Zero Waste

In 2016, the University of Arkansas developed and began implementing zero waste strategies to advance campus programs in order to achieve 90% diversion by 2021. The strategies not only considered different collection and disposal options to increase diversion of waste from landfills, but primarily focused on how changes in the procurement of items for our campus could reduce our overall waste. Purchasing only items of recyclable and compostable materials for on-campus sale and use, as opposed to disposable materials such as polystyrene, could increase the rate of diversion of waste from landfills. Highlights in 2016 include recycling efforts among our Greek Life, the Athletic Program’s continued dedication to the Game Day Challenge competition, and the amazing food repurposing efforts of Razorback Food Recovery.


The Zero Waste Events program registered 21 events in 2016. The OFS provided all of the necessary equipment, including up to 20 ClearStream recycling receptacles, signage, and a variety of weighing and measuring equipment. These tools are provided to U of A sponsored events free of charge. Zero Waste Events can be scheduled via a simple online form at


Razorback Food Recovery (RFR) began in February 2014, and in 2016 has continued to be one of the University of Arkansas’ major methods of combating both food waste and food insecurity. RFR Volunteers work with Chartwells, the U of A’s food provider, to recover food both in the restaurants and cafeterias on campus. This food is then separated into individual, freezable meals that are then given to our community partner agencies who distribute it to the food insecure of our city. So far, RFR has recovered and distributed over 83,500 lbs of food. Not only has this food been prevented from going to waste, but it has been distributed - free of charge - to those in need. To get involved, go to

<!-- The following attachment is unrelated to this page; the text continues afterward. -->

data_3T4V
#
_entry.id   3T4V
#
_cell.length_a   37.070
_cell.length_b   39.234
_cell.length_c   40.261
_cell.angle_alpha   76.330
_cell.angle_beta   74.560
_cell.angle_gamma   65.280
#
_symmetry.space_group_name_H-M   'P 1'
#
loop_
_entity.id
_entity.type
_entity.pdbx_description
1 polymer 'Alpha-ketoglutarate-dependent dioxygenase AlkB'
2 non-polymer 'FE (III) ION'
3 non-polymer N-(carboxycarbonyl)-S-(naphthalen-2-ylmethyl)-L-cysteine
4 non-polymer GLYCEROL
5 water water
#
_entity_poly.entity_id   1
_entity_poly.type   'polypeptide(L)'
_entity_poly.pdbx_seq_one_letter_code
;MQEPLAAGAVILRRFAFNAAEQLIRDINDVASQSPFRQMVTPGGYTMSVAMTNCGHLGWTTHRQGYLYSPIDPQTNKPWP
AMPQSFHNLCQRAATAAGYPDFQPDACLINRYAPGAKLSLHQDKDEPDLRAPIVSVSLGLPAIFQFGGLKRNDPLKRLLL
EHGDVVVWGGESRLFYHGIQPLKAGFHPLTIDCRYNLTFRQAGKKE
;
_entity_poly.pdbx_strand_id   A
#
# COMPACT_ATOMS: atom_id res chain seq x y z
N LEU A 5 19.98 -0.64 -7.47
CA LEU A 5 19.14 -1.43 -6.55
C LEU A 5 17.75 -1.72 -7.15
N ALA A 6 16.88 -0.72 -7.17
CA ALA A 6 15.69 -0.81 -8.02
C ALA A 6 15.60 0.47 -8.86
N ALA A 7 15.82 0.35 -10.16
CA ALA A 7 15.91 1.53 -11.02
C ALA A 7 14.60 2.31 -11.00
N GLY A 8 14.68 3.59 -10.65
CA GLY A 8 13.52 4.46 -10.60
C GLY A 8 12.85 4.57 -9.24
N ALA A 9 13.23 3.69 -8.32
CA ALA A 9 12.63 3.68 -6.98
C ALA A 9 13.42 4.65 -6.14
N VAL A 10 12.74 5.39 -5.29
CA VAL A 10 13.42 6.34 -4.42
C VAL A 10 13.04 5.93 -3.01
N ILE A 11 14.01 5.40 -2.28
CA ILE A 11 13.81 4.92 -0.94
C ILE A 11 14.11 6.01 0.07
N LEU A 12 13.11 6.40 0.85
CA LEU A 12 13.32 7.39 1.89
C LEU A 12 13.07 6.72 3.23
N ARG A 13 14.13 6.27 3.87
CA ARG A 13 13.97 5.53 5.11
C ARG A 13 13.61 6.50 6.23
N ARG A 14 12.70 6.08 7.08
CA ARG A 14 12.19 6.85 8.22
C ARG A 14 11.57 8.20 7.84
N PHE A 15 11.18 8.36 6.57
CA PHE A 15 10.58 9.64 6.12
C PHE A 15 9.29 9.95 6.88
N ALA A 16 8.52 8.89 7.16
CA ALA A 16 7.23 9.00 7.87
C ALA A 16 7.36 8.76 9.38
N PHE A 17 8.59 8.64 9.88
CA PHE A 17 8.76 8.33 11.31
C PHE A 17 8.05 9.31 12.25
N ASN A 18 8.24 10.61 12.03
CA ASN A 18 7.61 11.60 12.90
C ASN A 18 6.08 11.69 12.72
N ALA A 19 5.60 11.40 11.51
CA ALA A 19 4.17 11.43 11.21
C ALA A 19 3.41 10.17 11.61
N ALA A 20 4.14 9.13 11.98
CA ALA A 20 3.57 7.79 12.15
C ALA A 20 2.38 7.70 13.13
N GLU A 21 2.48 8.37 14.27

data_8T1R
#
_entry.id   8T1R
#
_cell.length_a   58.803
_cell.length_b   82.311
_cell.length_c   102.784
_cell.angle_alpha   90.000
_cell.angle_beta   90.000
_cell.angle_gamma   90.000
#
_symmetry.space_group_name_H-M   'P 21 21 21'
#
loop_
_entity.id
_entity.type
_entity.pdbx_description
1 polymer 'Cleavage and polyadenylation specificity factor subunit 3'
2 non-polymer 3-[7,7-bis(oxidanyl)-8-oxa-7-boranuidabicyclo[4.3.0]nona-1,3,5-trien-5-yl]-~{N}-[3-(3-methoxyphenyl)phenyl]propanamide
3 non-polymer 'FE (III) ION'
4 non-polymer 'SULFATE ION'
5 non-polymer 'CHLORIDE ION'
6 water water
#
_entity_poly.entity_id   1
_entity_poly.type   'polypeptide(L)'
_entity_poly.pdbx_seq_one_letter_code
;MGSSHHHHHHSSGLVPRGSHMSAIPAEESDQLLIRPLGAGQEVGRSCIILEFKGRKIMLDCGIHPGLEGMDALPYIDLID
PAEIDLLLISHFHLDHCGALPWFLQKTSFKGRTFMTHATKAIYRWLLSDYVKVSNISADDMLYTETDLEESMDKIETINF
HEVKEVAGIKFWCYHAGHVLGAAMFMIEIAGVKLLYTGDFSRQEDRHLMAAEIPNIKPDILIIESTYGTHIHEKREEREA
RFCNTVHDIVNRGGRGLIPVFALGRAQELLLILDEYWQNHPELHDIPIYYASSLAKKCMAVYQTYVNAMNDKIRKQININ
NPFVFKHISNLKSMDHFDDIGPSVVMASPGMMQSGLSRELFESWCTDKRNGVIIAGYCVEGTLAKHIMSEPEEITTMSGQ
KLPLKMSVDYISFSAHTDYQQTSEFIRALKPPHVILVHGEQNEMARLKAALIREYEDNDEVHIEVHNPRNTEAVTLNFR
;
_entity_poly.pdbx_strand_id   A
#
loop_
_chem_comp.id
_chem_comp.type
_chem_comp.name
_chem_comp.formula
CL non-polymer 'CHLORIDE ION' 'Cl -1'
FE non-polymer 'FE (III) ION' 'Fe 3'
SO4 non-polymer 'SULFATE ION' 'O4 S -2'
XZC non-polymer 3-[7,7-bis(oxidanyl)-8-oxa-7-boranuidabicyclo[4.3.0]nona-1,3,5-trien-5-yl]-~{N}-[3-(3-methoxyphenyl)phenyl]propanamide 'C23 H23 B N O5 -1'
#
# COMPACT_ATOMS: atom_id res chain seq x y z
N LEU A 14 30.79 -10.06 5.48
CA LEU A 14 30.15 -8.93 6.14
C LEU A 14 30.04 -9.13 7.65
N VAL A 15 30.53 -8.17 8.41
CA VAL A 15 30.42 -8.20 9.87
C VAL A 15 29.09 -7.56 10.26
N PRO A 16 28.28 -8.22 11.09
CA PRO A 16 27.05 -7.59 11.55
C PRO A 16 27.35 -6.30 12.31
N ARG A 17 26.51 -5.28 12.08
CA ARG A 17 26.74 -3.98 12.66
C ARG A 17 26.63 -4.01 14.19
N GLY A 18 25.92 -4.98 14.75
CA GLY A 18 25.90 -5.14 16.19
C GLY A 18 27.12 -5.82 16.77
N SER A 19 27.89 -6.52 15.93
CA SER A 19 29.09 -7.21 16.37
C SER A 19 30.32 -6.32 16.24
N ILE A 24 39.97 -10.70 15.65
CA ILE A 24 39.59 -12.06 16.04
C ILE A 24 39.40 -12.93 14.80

In the Spring of 2016, Chartwells participated in a composting pilot facilitated by the City of Fayetteville. The City owns and operates a composting facility, but prior to the Pilot it was used only to compost yard waste. During the Pilot, food waste from Fulbright, Pomfret, Union, and Brough cafeterias that would usually have been tossed in the landfill was instead collected and composted into a valuable soil amendment. Over the 21 week period, a total of 69.3 tons of food waste was collected from the University and other participants in Fayetteville. The Pilot not only reduced the amount of food going to the landfill, but increased awareness of food waste by students and members of the Fayetteville community. The City is considering using the Pilot as a blueprint for an ongoing program to be rolled out in 2017.

Our goals